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Could there be a Path to Unite our Divided Communities?

The Summerdale and Graylingwell estates are divided by a fence. Local Summerdale resident Steven Eccleston spoke with ChiCycle about the situation. He has two children and an exciting new play park has been constructed near his home. Previously there was a regularly used shortcut but a fence now prevents his family making the convenient short trip to the new play park.
Charlotte Webber by the community dividing fence
Charlotte Webber standing by the community dividing fence, picture from the Chichester Observer

It is not only play park outings that the fence prevents. The blocked route was a convenient link for Summerdale residents to reach the new Aldi and Iceland shops. The Chichester Observer reports that Tracey Hoff “A disabled Summersdale resident said she can no longer walk to her local church after a fence was put up blocking a pathway.” Steven’s partner Charlotte Webber also spoke to the Chichester Observer and explained “the fence segregates lower income families and makes them feel neglected and, dare I say, deprived”.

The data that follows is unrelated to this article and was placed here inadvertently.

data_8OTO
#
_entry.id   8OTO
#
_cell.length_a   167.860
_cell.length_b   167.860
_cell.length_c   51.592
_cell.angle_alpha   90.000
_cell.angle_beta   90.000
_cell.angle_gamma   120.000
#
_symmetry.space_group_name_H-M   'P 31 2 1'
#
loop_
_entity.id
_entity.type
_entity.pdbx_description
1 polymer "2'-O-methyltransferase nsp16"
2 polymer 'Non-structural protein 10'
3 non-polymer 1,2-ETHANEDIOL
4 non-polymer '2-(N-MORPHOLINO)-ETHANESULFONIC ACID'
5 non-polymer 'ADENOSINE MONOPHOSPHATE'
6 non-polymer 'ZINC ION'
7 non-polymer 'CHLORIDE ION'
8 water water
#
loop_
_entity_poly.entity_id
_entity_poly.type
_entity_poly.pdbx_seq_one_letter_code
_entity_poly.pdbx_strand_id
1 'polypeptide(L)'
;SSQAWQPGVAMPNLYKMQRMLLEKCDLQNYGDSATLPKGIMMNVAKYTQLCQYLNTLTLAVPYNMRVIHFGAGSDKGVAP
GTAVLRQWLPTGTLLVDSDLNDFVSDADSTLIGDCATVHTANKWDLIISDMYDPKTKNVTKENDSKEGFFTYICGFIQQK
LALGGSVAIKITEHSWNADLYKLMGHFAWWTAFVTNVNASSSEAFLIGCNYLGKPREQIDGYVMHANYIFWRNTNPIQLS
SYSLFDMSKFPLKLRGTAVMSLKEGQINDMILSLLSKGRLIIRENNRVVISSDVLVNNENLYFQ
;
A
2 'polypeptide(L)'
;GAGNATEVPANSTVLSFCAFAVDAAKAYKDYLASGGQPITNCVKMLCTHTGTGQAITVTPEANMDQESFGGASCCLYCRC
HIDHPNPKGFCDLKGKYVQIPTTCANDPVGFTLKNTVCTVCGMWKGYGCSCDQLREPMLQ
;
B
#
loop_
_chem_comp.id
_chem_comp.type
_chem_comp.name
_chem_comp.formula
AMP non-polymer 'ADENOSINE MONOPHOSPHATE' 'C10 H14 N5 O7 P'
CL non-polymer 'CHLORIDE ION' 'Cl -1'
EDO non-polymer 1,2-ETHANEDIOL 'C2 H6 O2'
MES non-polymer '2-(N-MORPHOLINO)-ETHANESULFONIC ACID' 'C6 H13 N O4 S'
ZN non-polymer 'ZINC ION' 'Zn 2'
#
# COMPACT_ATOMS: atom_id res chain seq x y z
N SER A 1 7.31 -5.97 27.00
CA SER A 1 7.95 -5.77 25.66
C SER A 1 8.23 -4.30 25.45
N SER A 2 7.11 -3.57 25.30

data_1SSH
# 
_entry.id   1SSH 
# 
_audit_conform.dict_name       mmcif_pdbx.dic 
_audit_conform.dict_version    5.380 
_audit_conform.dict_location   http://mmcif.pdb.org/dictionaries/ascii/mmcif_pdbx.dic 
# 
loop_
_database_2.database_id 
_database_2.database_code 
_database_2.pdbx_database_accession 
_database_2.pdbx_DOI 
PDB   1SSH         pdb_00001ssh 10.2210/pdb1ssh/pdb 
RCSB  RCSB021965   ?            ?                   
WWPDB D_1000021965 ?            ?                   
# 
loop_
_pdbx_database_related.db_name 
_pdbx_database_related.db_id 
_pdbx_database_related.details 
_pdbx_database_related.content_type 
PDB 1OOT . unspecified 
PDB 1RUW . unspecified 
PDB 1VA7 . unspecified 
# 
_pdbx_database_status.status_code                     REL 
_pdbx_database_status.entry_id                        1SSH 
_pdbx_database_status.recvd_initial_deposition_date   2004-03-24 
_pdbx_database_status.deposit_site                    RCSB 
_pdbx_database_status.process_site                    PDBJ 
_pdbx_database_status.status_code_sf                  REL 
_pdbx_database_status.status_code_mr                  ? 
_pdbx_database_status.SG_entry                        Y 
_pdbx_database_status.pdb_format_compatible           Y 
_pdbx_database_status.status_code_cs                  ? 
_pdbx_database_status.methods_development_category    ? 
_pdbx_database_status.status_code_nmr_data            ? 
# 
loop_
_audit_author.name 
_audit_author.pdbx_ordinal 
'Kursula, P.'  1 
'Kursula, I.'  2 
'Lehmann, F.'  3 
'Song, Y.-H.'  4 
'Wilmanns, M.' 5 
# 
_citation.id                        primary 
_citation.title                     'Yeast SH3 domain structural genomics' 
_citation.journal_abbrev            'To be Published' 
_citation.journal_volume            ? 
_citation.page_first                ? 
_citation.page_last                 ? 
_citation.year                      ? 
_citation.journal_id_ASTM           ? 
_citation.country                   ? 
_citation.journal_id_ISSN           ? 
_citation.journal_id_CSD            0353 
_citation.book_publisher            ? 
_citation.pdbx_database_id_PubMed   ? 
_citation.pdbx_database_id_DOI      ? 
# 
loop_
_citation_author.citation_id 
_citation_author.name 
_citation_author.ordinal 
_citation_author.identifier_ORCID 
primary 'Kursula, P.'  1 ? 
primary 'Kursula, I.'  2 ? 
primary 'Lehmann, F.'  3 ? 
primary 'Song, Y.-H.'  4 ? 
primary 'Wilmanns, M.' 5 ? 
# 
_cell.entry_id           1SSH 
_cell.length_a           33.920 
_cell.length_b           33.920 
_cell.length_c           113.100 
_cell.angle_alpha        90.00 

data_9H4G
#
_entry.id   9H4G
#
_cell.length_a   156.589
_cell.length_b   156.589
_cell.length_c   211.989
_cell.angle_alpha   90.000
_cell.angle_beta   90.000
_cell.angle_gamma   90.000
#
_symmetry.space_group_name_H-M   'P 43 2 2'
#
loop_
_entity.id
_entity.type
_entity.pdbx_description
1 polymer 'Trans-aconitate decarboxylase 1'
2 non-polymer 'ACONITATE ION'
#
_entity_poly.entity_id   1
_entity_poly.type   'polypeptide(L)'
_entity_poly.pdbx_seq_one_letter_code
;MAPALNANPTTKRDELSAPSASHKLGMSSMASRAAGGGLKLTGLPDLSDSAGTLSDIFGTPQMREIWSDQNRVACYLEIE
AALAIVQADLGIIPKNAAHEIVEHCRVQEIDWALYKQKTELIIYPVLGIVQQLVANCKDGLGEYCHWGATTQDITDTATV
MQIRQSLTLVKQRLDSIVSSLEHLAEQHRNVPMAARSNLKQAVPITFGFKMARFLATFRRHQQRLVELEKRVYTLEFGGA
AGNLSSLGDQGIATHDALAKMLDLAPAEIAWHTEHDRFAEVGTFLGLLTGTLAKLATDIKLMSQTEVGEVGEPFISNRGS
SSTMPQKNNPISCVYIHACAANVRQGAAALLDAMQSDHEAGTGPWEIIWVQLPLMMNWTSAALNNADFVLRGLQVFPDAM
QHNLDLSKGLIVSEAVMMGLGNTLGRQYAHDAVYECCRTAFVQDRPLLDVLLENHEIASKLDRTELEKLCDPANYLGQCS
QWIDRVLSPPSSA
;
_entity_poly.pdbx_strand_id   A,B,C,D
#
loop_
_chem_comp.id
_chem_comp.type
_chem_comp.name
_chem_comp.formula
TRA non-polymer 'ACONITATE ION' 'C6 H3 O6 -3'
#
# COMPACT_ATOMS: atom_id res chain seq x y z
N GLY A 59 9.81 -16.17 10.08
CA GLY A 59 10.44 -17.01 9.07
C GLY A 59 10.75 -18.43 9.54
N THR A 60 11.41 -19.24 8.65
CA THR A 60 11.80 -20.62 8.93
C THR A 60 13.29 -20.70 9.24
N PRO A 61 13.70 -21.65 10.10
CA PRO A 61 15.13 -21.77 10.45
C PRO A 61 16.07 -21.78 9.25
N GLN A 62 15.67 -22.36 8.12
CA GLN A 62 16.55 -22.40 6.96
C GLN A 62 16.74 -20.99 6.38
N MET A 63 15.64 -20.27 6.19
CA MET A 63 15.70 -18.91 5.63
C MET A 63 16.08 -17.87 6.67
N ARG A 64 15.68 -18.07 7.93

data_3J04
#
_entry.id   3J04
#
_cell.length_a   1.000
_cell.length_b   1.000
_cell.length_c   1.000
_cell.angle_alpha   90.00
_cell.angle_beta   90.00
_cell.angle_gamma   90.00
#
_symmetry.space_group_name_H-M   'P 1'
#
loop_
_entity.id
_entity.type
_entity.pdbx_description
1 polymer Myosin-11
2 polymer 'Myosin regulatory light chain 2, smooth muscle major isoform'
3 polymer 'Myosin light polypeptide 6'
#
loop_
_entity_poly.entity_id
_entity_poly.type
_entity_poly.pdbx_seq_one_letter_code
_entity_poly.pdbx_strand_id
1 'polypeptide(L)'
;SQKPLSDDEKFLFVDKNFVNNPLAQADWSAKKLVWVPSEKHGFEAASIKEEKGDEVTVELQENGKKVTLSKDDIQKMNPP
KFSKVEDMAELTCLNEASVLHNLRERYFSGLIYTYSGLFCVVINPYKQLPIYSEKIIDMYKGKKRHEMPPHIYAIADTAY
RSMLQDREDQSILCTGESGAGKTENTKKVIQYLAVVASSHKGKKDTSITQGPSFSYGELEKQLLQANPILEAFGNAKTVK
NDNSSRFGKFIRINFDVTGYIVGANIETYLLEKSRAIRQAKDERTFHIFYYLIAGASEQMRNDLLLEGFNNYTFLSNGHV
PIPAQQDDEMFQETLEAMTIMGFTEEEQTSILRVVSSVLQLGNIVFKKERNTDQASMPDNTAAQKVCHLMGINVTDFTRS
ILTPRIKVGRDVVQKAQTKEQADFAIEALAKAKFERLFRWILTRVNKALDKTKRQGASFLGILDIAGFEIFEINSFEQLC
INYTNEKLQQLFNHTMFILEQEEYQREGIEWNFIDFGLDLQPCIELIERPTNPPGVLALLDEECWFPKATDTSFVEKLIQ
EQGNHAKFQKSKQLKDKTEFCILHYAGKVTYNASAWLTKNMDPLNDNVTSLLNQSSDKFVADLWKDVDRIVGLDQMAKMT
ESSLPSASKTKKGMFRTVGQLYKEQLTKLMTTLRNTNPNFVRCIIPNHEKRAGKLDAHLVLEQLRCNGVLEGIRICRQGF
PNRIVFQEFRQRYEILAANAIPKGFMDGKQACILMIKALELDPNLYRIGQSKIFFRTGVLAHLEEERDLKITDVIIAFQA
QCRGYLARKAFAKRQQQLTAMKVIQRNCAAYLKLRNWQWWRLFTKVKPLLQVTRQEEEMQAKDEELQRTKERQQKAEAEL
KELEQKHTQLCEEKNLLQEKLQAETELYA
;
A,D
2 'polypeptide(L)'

Steven doesn’t understanding why local authorities and Linden Miller homes are unable to cooperate to provide even the most basic links between communities. He told us “There seems to be no connectivity between anywhere in Chichester and getting about without a car always involves having to go miles out of your way”. In local consultation meetings, Linden Miller developers frequently state their commitment to transport infrastructure allowing permeability between their developments and surrounding communities. Something is evidently going wrong in the negotiations between local residents, planning authorities and housing developers. ChiCycle will encourage residents to engage in discussions to help resolve these community transport issues.

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